Right now, my hair regimen consists of basically coconut oil and co-washing because I’m wearing my hair short right now. However, when my hair was longer it would be me putting the warm coconut oil in my hair then detangling a little with my fingers to make it easier when I wash it. After doing this I’d wash my hair with a bit of shampoo to lift the dirt from my hair then continue washing with conditioner, from there I’d deep condition and detangle working my way through with a comb first and then my fingers (to thoroughly remove any shed hair). After this I’d wash it out, dry my hair with a t-shirt (the drip drip dripping of wet hair, I couldn’t take it), put in a leave in conditioner mixed with oil and start twisting my hair in sections. I’d do this once a week and really try and take my time, topping up oils or water in the week if I needed to depending on the style. I would rarely do wash and go’s on my hair, and the longer your hair gets the less I recommend one does it to be honest, because you’re just asking for hell on wash day.

Do you believe returning back to natural to be a statement? If so of what sort?

It depends on the individual if I’m being honest. For some, they just want healthier hair and want to try it, whereas for others it’s a statement of freedom and about finding themselves. For me, going natural was entirely about freedom and the journey to learning who I was as a young woman. Two years prior I would have rather died than walked into a barber shop and cut off all my hair and being unaware what kind of hair would grow back, however at the stage I was at that time I was really taking the time to figure out who I was without sticking to what the stereotype of what a pretty black woman is supposed to look like by media standards.

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Have you made any mistakes/ experienced any natural hair disasters? If so what? And what advise would you give to other naturals?

Yes, in the past I’ve mixed products together that clearly shouldn’t be mixed and gone out with my hair basically looking just WHITE, flakes everywhere, it was a nasty state of events. My advice when experimenting with products to other naturals is NEVER do it when you’re about to go somewhere, because that’s how I ended up at my friend’s 21st birthday party looking like I suffered from dandruff.

Has being natural dispelled any myths you previously had of “black hair?”

Yes definitely, the myth of black girls not being able to grow long, curly kinky healthy hair has definitely died within me.

*SNIP SNIP SNIP* So you’ve recently done another BIG CHOP (and might I say you look STUNNING!) is this a look you intend to maintain? If so why?

Definitely. At this point in time, I just can’t see myself growing a big afro and trying to get to bra strap length and bla de bla, it’s all quite boring to me right now. I’m enjoying experimenting with low cuts and tapered cuts and the likes. Hair will ALWAYS grow back, and in future if I decide to start growing my hair properly again I will, but for now while I’m young I’m going to experiment with cuts and colours. I’ve been walking around with a low cut for 10 months now, so now I’m going to grow out and colour the top and see what happens – naturals can have fun with their hair too, it’s not by force to grow a big long afro if you don’t want to.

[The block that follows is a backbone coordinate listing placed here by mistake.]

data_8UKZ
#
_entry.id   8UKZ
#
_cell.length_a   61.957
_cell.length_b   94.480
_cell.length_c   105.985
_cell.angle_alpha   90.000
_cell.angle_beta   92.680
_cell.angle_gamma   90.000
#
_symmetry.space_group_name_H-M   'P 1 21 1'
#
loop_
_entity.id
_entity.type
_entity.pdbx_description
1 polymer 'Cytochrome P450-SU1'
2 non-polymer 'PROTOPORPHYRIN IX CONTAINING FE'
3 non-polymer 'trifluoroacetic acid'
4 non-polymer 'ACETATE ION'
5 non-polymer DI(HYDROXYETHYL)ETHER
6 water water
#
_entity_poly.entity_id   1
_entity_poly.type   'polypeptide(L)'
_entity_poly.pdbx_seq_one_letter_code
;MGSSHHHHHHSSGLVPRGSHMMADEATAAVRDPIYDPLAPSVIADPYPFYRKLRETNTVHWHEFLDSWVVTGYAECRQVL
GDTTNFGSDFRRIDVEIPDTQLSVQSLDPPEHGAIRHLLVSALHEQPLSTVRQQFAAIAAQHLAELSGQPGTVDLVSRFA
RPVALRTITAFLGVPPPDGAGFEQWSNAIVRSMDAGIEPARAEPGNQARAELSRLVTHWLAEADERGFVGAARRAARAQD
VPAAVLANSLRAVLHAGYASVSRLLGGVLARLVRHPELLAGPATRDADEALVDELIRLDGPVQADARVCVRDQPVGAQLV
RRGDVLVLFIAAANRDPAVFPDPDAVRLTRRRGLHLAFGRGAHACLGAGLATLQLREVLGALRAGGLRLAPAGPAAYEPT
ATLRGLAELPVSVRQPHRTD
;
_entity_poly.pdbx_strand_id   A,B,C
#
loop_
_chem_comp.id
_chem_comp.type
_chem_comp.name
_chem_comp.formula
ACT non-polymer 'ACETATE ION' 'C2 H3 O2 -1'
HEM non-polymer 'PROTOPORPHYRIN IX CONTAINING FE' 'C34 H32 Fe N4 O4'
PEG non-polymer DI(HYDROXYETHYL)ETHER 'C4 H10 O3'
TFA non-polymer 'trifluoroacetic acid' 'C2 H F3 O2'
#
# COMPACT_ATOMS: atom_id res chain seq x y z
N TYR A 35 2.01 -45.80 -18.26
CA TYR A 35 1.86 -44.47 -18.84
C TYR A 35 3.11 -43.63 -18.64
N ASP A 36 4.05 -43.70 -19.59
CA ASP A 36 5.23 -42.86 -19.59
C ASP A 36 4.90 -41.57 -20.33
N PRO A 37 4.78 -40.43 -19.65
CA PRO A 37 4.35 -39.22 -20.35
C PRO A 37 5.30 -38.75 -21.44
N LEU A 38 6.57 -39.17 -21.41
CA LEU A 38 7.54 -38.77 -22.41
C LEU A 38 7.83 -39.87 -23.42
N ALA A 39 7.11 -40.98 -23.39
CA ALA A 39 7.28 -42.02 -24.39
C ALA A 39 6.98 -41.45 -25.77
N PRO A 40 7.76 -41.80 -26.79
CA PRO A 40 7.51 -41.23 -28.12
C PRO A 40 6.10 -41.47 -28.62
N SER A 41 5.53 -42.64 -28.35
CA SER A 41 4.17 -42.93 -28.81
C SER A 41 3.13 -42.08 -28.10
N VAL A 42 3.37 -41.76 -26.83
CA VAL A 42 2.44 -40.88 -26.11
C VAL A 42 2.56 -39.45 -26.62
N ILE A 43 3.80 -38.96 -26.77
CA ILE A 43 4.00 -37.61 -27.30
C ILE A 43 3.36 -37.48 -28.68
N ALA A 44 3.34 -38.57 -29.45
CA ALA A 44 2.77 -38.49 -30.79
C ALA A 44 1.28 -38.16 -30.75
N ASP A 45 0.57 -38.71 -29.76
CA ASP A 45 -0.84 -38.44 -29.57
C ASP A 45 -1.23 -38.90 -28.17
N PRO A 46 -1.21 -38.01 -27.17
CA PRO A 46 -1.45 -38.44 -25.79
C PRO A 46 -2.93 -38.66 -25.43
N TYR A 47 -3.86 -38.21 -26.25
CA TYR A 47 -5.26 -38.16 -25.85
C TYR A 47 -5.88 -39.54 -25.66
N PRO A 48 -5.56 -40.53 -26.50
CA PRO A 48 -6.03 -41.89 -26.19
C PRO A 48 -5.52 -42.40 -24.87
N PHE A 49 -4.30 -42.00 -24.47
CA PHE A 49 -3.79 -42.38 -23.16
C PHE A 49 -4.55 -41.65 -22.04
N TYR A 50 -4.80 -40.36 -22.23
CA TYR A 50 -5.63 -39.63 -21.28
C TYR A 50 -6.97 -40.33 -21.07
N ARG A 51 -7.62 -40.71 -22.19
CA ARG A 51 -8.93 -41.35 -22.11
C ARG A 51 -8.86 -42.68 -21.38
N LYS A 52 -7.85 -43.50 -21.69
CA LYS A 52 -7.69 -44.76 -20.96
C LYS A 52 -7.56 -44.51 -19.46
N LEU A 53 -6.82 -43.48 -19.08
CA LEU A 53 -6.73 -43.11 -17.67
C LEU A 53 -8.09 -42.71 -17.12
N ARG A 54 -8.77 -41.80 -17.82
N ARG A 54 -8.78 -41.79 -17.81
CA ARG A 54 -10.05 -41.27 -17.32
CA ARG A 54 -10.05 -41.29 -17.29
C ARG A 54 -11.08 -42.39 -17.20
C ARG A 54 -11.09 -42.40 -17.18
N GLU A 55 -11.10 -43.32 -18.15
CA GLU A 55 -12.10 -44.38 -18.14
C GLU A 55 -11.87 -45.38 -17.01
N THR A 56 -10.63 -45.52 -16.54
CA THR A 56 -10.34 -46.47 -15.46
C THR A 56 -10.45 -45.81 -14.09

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What one piece of advice/words of encouragement would you give someone who’s considering going back to their natural hair?

Don’t be afraid. Going natural should be about you and not anyone else. If you have a boyfriend and he doesn’t support you going natural you should question the kind of man you’re with, because you will need to call into question whether he will appreciate and love the hair that grows out of your children’s scalp. Also, enjoy the process for what it is, trial and error is key and there’s no other way to learn what your hair likes. Take your time and be patient, if your aim is to get to BSL then encourage yourself by watching other naturals who are there, if you don’t think you’re about that life and just wanna do the short/TWA thing then that’s fine too. Like I said, going natural is about you, not anyone else <3

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Latterly where can our readers find and reach out to you (Online)?

Of course! My instagram name is “Rosecreates” and I have two tumblr accounts and one blogger account.
Tumblr: epiphany.box.tumblr.com and latebloomings.tumblr.com
Blogger: latebloomingrose.blogger.com

The blogger account I’ve just recently started, it’s a platform for me to put all my creative outlets on, so if you’re interested in illustration, writing or music then you can check out some of my stuff on there and also share your own 😀